Hungers preuention: or, The whole arte of fovvling by vvater and land… Also, exceeding necessary and profitable for all such as trauell by sea, and come into vninhabited places: especially, all those that haue any thing to doe with new plantations.
London, A[ugustine] Math[ewes] for Anne Helme and Thomas Langley, 1621
FIRST EDITION. 8vo. [xvi], 285, [iii]. (woodcuts). Signatures: A-T⁸. Roman letter, some Italic. Title within single rule border, [shaved in lower margin] full page woodcut of bird traps as frontispiece, many full page and text woodcuts, woodcut initials and head-pieces, typographical ornaments, bookplate of the Fox Pointe library on paste-down. Age yellowing, light waterstain to first third of work, occasional marginal thumb mark or spot, blank recto of frontispiece dusty. A very good copy in handsome C19th calf, covers bordered with a gilt scrolled rule, diced in blind, spine with gilt ruled raised bands green morocco label gilt lettered, edges gilt ruled, a.e.g.
First edition of this very rare practical work, on hunting and falconry, by Gervase Markham, profusely illustrated with charming woodcuts; it is the earliest English treatise wholly concerned with bird-catching, and an important seventeenth-century work of Falconry. Apart from his ‘Countrey Contentments’ (1615), this was Markham’s only book solely devoted to country sports. Dealing with every aspect of fowling, it was entirely original and intended to benefit, not only those at home, but colonists in ‘the blessed plantation of Virginia’. In this work Markham discusses the use of decoys and shows plans for very elaborate waterfowl traps, he also writes about hunting dogs and falconry, including descriptions of the use of the various accoutrements required; nets, springs, dogs and guns amongst many others. Chapter twelve is entirely devoted to Hawking of all kinds, including two very charming woodcuts of a Haggard Falcon and a Goshawk. His work was intended for use in the British Isles but is most interesting, as a work devoted to self-sufficiency, for being addressed to those going to the newly established colonies in the Americas.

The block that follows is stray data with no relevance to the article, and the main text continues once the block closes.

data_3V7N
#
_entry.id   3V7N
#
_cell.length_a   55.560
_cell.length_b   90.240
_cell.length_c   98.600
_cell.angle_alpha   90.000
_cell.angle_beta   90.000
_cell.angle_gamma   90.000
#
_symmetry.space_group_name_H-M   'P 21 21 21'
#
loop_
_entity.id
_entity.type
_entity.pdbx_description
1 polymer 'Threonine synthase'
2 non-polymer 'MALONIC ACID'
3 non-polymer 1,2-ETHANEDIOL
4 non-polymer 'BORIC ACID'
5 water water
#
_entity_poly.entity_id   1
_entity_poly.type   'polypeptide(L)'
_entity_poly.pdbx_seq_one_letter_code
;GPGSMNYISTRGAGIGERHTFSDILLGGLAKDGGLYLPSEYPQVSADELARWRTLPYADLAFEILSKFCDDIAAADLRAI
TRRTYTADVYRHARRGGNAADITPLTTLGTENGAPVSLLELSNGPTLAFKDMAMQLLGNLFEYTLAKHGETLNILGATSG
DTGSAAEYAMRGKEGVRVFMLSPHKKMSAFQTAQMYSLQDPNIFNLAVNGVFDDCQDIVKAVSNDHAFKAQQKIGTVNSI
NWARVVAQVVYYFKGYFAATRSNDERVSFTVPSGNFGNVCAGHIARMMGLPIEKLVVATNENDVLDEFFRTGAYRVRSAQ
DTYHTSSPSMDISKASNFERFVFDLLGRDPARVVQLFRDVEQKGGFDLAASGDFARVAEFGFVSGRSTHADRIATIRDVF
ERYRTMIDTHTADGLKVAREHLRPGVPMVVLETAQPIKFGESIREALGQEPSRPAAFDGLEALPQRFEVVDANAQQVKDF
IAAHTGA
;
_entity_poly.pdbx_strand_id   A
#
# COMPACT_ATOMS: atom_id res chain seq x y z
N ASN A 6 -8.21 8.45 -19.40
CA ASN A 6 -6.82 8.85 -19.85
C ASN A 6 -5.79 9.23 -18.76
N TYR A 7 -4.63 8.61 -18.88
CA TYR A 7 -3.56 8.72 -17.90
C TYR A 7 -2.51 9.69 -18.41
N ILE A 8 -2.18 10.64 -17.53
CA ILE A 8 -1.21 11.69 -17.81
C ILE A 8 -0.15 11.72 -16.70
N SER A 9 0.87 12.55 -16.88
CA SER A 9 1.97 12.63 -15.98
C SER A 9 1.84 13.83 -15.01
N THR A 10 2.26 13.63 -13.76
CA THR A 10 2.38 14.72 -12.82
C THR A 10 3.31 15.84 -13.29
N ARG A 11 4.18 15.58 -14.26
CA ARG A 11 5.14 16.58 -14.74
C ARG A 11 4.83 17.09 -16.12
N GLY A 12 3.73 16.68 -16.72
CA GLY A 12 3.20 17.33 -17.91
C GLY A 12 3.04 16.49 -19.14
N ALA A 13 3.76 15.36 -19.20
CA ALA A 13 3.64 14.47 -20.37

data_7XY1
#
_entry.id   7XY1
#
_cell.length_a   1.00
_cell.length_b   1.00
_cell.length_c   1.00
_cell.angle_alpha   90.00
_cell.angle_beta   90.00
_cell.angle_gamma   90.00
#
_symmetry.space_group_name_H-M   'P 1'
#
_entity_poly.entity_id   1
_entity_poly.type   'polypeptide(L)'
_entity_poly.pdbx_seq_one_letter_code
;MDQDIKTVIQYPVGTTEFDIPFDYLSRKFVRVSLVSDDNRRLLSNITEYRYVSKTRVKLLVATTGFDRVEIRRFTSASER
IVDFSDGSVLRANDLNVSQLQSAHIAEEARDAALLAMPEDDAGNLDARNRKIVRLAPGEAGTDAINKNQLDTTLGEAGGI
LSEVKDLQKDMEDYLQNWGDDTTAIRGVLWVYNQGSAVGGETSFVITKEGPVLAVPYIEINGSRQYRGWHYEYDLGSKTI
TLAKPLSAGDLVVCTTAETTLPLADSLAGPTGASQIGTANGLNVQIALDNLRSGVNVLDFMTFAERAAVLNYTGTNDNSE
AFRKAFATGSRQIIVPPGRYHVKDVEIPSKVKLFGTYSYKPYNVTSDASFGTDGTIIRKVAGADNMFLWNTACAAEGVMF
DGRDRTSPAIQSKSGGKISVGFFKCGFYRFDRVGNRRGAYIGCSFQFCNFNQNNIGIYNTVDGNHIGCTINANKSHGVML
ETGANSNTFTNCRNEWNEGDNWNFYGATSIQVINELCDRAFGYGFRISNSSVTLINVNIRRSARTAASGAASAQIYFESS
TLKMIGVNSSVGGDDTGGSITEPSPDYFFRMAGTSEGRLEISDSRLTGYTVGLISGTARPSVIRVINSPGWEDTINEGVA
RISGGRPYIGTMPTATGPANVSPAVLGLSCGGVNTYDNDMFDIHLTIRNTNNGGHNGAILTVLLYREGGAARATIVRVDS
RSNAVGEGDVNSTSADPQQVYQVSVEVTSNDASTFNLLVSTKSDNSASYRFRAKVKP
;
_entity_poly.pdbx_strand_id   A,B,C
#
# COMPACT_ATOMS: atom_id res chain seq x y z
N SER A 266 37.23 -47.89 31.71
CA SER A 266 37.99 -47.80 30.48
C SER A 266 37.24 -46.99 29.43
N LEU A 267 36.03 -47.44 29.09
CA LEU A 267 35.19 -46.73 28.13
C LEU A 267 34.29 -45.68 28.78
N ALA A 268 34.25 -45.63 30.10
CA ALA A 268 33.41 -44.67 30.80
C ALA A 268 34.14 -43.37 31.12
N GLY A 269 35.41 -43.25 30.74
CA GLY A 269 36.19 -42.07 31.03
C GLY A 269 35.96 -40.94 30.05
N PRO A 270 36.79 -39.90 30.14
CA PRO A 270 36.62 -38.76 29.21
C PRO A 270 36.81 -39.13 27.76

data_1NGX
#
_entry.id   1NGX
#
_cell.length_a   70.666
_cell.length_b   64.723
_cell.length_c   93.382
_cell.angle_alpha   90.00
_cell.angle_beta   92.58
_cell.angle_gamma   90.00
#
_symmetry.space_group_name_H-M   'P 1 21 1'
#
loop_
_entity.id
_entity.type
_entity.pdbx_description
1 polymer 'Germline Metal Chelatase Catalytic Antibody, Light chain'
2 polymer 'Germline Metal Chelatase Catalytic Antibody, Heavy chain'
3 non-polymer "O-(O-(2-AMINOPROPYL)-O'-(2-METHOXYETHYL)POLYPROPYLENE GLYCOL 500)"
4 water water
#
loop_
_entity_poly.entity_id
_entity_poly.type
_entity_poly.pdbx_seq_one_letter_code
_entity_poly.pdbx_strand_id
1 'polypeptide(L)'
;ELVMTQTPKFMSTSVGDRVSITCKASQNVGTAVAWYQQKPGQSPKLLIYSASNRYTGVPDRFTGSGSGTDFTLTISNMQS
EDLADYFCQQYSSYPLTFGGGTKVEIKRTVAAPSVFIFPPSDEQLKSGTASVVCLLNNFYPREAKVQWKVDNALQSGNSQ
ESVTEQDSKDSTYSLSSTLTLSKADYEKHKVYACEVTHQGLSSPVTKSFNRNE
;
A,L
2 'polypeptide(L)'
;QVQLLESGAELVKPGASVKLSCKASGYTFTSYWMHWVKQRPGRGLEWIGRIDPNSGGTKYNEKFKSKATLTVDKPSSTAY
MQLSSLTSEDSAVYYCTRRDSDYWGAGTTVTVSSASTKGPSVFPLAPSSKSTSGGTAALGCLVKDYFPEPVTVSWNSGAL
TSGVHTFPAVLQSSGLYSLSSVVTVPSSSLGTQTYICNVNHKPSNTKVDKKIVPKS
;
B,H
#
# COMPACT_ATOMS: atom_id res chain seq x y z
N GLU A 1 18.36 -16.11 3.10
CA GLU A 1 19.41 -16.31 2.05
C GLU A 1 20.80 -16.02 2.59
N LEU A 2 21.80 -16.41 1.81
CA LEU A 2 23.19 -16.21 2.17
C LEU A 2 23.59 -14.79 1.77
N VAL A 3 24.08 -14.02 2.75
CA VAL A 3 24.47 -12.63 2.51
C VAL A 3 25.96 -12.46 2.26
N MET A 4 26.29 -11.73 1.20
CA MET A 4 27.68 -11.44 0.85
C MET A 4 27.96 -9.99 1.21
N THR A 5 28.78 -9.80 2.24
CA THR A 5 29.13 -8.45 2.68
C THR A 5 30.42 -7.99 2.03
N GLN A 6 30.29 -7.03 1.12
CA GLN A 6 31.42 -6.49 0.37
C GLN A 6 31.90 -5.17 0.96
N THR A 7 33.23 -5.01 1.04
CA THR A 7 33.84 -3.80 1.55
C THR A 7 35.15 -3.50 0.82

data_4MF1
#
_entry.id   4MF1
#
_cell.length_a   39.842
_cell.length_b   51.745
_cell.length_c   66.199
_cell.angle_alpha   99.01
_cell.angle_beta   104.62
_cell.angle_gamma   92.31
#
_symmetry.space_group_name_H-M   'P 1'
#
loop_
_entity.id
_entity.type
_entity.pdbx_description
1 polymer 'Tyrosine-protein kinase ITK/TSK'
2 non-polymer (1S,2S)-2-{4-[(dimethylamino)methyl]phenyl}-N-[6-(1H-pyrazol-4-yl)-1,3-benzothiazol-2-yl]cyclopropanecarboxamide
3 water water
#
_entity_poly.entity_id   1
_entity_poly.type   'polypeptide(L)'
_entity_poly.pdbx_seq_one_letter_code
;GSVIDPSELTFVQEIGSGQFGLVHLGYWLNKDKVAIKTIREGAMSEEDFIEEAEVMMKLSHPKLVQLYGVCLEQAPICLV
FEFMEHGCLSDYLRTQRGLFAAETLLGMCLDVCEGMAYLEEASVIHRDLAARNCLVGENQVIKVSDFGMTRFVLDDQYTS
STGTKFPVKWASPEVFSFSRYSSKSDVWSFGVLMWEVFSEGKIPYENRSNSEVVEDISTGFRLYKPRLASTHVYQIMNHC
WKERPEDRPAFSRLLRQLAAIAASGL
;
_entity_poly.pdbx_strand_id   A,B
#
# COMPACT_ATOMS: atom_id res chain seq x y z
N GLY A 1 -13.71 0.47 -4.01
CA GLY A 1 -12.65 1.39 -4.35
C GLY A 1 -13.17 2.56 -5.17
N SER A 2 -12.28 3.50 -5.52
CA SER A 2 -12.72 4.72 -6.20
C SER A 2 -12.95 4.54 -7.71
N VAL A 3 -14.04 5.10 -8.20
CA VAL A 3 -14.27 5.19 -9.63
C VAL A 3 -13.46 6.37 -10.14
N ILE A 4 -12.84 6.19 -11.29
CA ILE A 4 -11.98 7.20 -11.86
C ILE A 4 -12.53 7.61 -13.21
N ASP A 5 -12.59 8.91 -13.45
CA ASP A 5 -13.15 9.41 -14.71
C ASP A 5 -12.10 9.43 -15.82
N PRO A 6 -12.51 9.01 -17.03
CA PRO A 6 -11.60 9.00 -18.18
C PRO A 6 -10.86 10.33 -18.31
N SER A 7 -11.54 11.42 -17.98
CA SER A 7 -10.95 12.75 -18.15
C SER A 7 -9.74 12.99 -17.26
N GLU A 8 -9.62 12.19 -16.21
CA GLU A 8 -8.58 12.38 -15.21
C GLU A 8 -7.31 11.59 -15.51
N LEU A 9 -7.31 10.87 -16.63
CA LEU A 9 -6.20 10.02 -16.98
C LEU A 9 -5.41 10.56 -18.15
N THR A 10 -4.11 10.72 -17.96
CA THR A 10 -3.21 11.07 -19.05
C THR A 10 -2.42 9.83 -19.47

“Gervase Markham, a prolific author who specialised in books on husbandry, gardening, horsemanship and housewife-skills, offers an extremely detailed account of the art of fowling in the delightfully titled ‘Hungers preuention: or, The whole arte of fovvling by vvater and land.’ Markham dedicates the book to the Virginia Company, and offers it to the readers as both a practical guide to the various methods of fowling and a salutary example of self-sufficiency. Markhams detailed practical guide not only details ways to catch birds of all kinds, but he so empathises with his prey that he is able to offer a vivid picture of the birds he discusses and their societies, noting, for example, how water fowl are ‘the subtillest and wisest of birds’ with a social system rather like a human camp complete with soldiers and scouts. Similar imaginative identification lies behind his instructions on how to train a dog to fetch game birds. Markham also possesses a charming didactic style, which always has in mind ‘the industrious and diligent reader’ who is made to feel wholly competent by the time the book ends.” P. Salzman.’Literary Culture in Jacobean England: Reading 1621’
Markham (?1568-1637), who at one time served in the army, was a prolific writer on hunting, hawking, husbandry, gardening, housewifery and the military arts but also produced works of drama and poetry. This is one of the earliest comprehensive works in English on hunting and falconry and long remained a standard and most influential work. It must have been of particular value in the harsh conditions of the early American Colonies.
ESTC S112097. STC (2nd ed.), 17362. Schwerdt II, p.12. “The first edition, scarce.” Poynter 25.1. Alden II 621/64. Includes ref. to Virginia the glorious state of example in the South. Not in Sabin.